- Threads of Global Desire: Silk in the Pre-Modern World ed. by Dagmar Schäfer, Giorgio Riello, and Luca Molà, and: Cowrie Shells and Cowrie Money: A Global History by Bin Yang
These two excellent, very different books represent two ways that commodities serve world history; as mobile media facilitating expansive social and spatial connectivity, as in the case of cowries, or any monetary implement in market exchange; or as objects of value, moving through markets, as sites for investment that increase the value of objects that settle in diverse social settings where people transform things locally in physical form and cultural meaning, as in the case of silk. Both books track premodern travels of their chosen commodity. In that context, both deploy the idea of "global," but not in the planetary sense that is common today; rather, in the sense that these mobile commodity spaces have no boundaries and expand over time.
Both books work inside worlds of premodern markets that become more global with early-modern European seaborne empires. The books form opposite views of the early-modern scene. Anchored in Europe, Threads of Global Desire portrays "global exchange" as being wrought by Europe's connection with East Asia, where silk originated and traveled [End Page 805] west to be developed in Europe, thus to become global. By contrast, anchored in Asia, Cowrie Shells and Cowrie Money argues strongly that centuries of commercial expansion in Afro-Asia, using Asia's unique cowrie currency, financed early-modern globalization, which led to the end of history for the world of cowries in nineteenth century modernity.
Threads of Global Desire is a beautiful book, with elaborate color photos of silk fabrics and fashions. It admirably inaugurates the Pasold Research Fund series on "Text, Dress and Fashion History." Building on rich traditions of economic history, it is mostly concerned with silk-based social and economic activity in sericulture and silk thread commerce and in silk fabric design, trade, manufacture, fashion, and consumption. It has thirteen densely detailed, annotated chapters—for which the glossary is extremely useful—on silk in sixteenth to eighteenth century Ming China, Ottoman territories, Dutch and English East India Company commerce, England, France, New Spain, Pennsylvania, and Japan, all wrapped in a "global and comparative" context with a concluding chapter by Giorgio Riello.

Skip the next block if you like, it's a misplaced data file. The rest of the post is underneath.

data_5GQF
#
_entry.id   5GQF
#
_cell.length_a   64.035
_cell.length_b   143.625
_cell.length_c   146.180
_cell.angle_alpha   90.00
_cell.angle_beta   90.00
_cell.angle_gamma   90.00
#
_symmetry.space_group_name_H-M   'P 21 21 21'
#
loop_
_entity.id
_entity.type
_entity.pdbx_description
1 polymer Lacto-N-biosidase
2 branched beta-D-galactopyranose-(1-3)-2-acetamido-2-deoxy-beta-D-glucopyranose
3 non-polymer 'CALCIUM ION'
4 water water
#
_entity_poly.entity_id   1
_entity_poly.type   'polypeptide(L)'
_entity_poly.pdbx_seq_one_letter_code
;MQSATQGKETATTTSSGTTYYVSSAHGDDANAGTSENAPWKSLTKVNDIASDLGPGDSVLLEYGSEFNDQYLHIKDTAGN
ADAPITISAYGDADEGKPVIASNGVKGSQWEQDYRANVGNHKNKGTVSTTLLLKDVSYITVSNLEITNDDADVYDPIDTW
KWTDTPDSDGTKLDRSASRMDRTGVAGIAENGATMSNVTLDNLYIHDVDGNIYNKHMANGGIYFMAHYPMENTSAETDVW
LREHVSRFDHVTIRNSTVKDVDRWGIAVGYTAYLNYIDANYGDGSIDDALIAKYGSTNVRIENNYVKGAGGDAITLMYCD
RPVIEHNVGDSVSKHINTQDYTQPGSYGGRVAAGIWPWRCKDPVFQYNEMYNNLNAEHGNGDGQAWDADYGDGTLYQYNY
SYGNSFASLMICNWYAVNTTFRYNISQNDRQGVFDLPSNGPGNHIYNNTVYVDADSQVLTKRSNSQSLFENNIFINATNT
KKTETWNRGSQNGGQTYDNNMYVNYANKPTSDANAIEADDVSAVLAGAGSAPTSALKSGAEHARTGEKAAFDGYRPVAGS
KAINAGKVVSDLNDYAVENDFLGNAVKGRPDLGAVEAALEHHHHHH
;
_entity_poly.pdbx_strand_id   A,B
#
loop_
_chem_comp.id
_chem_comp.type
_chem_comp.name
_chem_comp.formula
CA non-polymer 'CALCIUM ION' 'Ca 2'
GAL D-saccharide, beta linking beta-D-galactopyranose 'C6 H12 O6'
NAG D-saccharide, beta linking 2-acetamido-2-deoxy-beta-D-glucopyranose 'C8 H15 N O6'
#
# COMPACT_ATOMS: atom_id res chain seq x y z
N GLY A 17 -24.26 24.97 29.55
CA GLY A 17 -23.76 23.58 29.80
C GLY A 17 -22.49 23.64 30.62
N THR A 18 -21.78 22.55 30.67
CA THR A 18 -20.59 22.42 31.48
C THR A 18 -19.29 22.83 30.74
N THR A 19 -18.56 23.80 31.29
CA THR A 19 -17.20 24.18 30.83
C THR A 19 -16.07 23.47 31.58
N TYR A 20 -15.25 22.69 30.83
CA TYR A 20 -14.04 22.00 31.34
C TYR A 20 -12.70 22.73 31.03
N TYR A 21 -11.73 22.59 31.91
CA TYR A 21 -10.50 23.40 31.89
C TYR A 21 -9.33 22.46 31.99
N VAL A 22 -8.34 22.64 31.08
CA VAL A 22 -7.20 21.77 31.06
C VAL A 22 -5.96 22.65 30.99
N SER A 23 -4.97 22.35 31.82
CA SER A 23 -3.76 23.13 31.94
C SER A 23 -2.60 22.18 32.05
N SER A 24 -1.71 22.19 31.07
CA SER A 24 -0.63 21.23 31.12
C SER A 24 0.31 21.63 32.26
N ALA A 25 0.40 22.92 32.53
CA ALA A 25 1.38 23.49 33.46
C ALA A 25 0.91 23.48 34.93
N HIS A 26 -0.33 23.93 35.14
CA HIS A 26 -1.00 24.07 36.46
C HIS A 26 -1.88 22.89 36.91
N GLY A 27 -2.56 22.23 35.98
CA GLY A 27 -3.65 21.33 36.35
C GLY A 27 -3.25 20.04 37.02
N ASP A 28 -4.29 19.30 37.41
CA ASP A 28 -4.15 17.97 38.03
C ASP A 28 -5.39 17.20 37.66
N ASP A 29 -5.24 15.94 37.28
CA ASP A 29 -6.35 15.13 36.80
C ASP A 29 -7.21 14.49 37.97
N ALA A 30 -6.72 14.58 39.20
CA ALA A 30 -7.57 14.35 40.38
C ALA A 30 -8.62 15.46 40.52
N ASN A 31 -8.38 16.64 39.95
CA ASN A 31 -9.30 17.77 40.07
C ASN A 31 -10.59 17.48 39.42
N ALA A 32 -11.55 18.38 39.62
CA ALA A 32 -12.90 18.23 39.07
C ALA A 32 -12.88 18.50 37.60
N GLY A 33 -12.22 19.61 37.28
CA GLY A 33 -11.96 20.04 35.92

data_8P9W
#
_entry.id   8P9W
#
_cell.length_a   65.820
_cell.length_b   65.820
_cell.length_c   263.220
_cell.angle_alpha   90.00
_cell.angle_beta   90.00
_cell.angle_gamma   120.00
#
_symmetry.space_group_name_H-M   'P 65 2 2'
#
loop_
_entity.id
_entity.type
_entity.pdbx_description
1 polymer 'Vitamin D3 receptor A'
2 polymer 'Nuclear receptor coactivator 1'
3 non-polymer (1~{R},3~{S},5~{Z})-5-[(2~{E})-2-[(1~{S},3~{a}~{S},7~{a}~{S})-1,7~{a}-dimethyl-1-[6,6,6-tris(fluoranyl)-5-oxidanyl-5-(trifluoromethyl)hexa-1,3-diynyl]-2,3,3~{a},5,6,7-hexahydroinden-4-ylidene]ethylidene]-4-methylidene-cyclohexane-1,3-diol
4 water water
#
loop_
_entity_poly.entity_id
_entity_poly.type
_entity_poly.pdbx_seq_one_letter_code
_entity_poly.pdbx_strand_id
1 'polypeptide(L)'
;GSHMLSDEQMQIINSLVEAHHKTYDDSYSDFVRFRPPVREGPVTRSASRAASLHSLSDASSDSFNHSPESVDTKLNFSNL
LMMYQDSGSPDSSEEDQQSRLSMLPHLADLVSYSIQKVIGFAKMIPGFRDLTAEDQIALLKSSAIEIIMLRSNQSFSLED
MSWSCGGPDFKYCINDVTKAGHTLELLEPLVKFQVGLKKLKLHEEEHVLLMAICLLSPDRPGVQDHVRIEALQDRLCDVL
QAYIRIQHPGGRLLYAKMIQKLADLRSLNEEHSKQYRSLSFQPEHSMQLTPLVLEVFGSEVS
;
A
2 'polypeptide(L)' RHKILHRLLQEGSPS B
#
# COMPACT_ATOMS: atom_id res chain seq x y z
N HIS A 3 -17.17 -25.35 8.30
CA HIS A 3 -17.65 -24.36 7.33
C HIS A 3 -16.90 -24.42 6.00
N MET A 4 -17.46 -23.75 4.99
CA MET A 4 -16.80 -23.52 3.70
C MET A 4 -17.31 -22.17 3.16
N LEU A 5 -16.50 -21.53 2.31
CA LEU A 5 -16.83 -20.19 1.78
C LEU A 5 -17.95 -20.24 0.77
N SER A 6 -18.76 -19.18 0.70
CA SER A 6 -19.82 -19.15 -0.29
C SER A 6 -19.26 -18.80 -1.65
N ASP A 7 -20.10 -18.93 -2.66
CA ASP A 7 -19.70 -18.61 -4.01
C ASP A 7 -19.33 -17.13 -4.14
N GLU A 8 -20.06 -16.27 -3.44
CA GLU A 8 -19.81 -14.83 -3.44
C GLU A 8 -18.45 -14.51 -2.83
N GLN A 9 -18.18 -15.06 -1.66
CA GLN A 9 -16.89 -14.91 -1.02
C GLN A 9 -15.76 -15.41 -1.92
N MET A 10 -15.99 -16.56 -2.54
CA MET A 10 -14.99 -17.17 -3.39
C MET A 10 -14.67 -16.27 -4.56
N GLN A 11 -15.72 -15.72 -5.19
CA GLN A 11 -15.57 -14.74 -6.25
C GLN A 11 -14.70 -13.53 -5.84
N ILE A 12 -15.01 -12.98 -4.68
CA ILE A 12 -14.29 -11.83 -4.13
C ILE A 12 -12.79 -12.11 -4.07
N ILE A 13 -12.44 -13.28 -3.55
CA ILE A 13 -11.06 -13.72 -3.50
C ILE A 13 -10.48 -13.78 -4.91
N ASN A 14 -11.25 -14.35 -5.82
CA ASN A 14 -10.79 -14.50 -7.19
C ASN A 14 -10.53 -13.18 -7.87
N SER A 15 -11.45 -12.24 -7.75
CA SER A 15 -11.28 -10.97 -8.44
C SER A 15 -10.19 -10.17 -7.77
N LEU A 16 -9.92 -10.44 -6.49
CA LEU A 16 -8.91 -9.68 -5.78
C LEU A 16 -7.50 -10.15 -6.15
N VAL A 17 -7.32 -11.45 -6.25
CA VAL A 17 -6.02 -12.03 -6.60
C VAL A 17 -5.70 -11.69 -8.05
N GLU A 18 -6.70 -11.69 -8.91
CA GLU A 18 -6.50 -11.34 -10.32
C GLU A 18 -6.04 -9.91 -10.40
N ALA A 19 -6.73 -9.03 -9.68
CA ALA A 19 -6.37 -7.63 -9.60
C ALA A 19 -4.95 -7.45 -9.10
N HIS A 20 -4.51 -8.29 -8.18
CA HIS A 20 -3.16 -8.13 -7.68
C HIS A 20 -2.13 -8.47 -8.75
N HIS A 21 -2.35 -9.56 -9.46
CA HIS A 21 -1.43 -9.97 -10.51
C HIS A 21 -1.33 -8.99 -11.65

"Threads" in the title indicates the commodity that stars in the book: silk threads traveling commercial pathways across Eurasia and woven into a wide variety of fabrics, carpets, ribbons, and bows, even as the diet of the silkworm larvae-caterpillar of the Bombyx mori moth, feeding solely on leaves of mulberry trees, kept almost all silk raw material production in China (and India), where it remains to this day. Four chapters trace commerce on trade routes and in centers in Europe, in Ottoman territories, and connecting Europe and the Americas to Asian markets; but mapping out "the world of silk" is not the goal of this book; rather, its main goal is to elaborate the importance of silk in a range of places connected by trade and to describe in detail productive activities and innovations that generate and sustain domestic markets for silk.
The chapters show how the multiplicity of silk products and silk technologies increased as the range of markets and scale of local consumption increased along with the profitability of silk, attracting greedy state authorities and diverse local innovators, including humble Quaker women in rural Pennsylvania. The detailed account of local innovation and expansive marketing is most impressive. The full scale and diversity of the world of silk is not described, as the book barely touches the Persianate world and South Asia, that is, vast regions of silk and silk-mixed carpet production, use, and marketing, and of luxurious silk saris, from Kashan and Bukhara to Bangalore and Kanchipuram.
The central "global" theme in this...